It’s Time for Equal Pay Legislation in Congress
January is full of milestones in the fight for equal pay. This week marks the 10th Anniversary of the enactment of the Lilly Ledbetter Fair Pay Act – the first piece of legislation that President Obama signed into law, which importantly allows women to challenge unlawful pay discrimination 180 days after any discriminatory paycheck. Earlier this month, Congress introduced the Raise the Wage Act, which would raise the minimum wage from $7.25 an hour to $15 an hour by 2024. Today, Congress re-introduced the Paycheck Fairness Act, which would update and strengthen the Equal Pay Act of 1963 to ensure that it provides robust protections against sex-based pay discrimination.
Pay discrimination still exists.
We need this action because the gender wage gap unfortunately still exists – women working full time typically are paid 80 percent of what their male counterparts are paid. And wage gaps are much worse for many women of color: Black women typically make only 61 cents, Native women only 58 cents, and Latinas only 53 cents, for every dollar paid to their white, non-Hispanic male counterparts. While Asian American and Pacific Islander (AAPI) women make 85 cents for every dollar paid to white, non-Hispanic men, many AAPI communities experience drastically wider pay gaps.
One major driver of the wage gap is pay discrimination. Of all forms of discrimination, pay discrimination is among the most difficult to detect and address. Because of a culture of secrecy around pay, women can be paid less than the men working next to them for years without realizing it – as Lilly Ledbetter discovered. She started working at Goodyear Tire and Rubber plant in Alabama in 1978 as the only woman doing her job. It was not until 19 years after working at Goodyear that Ledbetter found out she was being paid less than her male counterparts – through an anonymous note. She brought a Title VII discrimination suit against Goodyear that eventually made its way up to the Supreme Court. In a 5-4 decision in 2007, the Court held that Ledbetter could not recover any damages because she brought her suit too late – she needed to have filed her lawsuit within 180 days of her initial pay conversation with Goodyear.
In 2009, President Obama signed the Lilly Ledbetter Fair Pay Act into law, which addressed the Supreme Court’s harmful decision in Ledbetter v. Goodyear Tire & Rubber Company. Employees were no longer barred from bringing a Title VII suit against their employers because they brought their suit outside the unrealistic 180 days of their initial pay conversation – they now could assert their rights within 180 days after any and every discriminatory paycheck.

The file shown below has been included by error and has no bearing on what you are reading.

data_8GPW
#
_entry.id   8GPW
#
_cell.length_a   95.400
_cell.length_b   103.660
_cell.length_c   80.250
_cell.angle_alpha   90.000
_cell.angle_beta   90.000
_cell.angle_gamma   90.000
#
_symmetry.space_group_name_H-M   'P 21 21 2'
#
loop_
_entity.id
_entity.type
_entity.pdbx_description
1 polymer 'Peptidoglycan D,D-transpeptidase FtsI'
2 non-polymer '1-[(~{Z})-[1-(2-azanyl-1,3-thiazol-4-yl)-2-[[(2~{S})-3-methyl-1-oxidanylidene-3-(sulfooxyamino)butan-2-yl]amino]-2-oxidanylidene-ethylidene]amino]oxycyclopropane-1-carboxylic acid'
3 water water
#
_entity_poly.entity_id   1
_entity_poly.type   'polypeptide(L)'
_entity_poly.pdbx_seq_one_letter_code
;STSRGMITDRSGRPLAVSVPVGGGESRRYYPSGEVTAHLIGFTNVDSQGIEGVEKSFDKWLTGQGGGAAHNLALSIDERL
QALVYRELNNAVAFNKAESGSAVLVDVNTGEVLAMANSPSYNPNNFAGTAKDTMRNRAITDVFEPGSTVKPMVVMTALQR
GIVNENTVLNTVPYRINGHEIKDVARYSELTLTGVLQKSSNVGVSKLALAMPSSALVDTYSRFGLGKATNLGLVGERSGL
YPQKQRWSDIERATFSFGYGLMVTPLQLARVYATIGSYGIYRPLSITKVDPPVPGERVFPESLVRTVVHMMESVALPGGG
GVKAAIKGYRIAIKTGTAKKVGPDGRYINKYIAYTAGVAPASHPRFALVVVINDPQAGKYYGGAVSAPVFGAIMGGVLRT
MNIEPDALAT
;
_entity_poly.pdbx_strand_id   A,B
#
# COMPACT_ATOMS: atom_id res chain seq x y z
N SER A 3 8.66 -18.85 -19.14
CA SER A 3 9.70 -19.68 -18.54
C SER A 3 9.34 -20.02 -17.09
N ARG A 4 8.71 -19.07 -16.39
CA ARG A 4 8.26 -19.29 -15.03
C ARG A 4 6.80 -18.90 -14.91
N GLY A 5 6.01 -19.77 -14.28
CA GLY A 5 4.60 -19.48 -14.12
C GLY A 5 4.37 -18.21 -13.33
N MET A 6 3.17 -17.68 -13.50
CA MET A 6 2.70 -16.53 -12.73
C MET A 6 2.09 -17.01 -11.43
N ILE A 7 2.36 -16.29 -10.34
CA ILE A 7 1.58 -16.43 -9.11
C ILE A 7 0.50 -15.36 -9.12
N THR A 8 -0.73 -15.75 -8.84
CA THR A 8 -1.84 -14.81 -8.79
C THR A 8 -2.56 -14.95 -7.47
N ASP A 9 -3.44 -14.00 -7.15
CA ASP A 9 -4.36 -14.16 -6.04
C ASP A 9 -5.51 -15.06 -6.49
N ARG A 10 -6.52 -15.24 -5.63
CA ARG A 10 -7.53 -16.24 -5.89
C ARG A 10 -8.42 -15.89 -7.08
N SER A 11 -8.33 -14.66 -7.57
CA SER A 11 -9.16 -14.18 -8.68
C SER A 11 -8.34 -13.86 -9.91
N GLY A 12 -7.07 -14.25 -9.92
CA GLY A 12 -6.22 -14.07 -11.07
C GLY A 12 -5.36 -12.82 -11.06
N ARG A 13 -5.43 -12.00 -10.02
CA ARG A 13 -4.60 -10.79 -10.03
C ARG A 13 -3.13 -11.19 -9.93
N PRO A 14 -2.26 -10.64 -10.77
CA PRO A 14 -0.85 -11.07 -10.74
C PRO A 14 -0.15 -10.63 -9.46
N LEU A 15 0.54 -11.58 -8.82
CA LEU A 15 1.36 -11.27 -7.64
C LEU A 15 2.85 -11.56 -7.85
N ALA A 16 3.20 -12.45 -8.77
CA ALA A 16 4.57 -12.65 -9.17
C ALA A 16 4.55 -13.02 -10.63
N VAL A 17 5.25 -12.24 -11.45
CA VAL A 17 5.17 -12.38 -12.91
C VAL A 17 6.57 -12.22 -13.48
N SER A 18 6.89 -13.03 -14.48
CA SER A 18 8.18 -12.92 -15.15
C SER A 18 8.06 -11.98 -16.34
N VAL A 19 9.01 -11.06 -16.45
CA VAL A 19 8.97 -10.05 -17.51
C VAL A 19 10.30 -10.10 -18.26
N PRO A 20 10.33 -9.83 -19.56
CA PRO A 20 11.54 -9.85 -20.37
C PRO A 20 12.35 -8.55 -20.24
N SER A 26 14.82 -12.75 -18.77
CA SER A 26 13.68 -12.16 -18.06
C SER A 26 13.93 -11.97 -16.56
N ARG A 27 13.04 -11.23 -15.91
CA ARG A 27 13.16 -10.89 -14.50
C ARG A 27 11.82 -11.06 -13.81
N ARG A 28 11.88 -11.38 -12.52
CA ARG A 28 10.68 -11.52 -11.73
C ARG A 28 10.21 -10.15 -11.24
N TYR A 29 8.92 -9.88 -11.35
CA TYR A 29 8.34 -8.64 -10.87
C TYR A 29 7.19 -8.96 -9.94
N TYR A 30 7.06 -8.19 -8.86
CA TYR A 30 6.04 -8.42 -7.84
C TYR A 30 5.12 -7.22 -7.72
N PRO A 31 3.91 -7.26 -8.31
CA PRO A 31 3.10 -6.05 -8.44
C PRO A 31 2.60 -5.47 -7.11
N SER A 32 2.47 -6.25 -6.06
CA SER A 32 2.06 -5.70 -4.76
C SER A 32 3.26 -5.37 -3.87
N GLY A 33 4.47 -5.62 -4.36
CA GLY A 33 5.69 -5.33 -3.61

The Ledbetter Act was an important step forward in the fight against pay discrimination and to close the gender wage gap, and the Wage Act and the Paycheck Fairness Act would build upon this progress.
The Raise the Wage Act will boost pay for women, especially women of color.
Another major driver of the wage gap is women’s overrepresentation in low-wage jobs. Women are close to two-thirds of the workforce in jobs that pay the minimum wage or just a few dollars above it, as well as two-thirds of workers in tipped jobs. The Raise the Wage Act would raise the federal minimum wage from $7.25 an hour to $15 an hour by 2024, then index the minimum wage so that it continues to rise along with wages overall. It would also end unfair exclusions for tipped workers, people with disabilities, and youth, so that they too can benefit from a decent minimum wage.
The Economic Policy Institute estimated in 2017 that increasing the federal minimum wage to $15 by 2024 would give more than one in three working women a raise, including 43 percent of Black working women, 38 percent of working Latinas, 32 percent of white working women, and 20 percent of Asian working women. Overall, women are the majority of workers who would see their pay go up—making the Raise the Wage Act another critically important step to secure fair wages for working women.
Moreover, the Raise the Wage Act would make women less vulnerable to sexual harassment from customers because women in tipped jobs would have a paycheck they can count on – not a cash minimum of $2.13 an hour that leaves them to rely on tips from customers for nearly all of their income.
The Paycheck Fairness Act will provide robust protections against sex-based discrimination.
The Paycheck Fairness Act would update and strengthen the Equal Pay Act of 1963 to ensure that it provides robust protections against sex-based pay discrimination. It would:
- Prohibit employers from relying on salary history to set pay when hiring new employees so that salary discrimination does not follow women from job to job.
- Close a loophole in the employer affirmative defense under the Equal Pay Act that has enabled employers to pay women less than men for the same work without a legitimate business reason related to the job.
- Allow women to receive the same robust remedies for sex-based pay discrimination that are currently available to those subjected to discrimination based on race or ethnicity.
- Promote pay transparency by barring employer retaliation against employees who voluntarily discuss or disclose pay, and requiring employers to report pay data to the EEOC.
This historic new Congress, which includes record numbers of women who ran and won on issues central to women’s economic well-being, has the opportunity to build upon the progress of the Lilly Ledbetter Fair Pay Act and to advance equity, dignity, and safety for women and families by passing the Raise the Wage Act and the Paycheck Fairness Act. Women and families cannot be shortchanged any longer.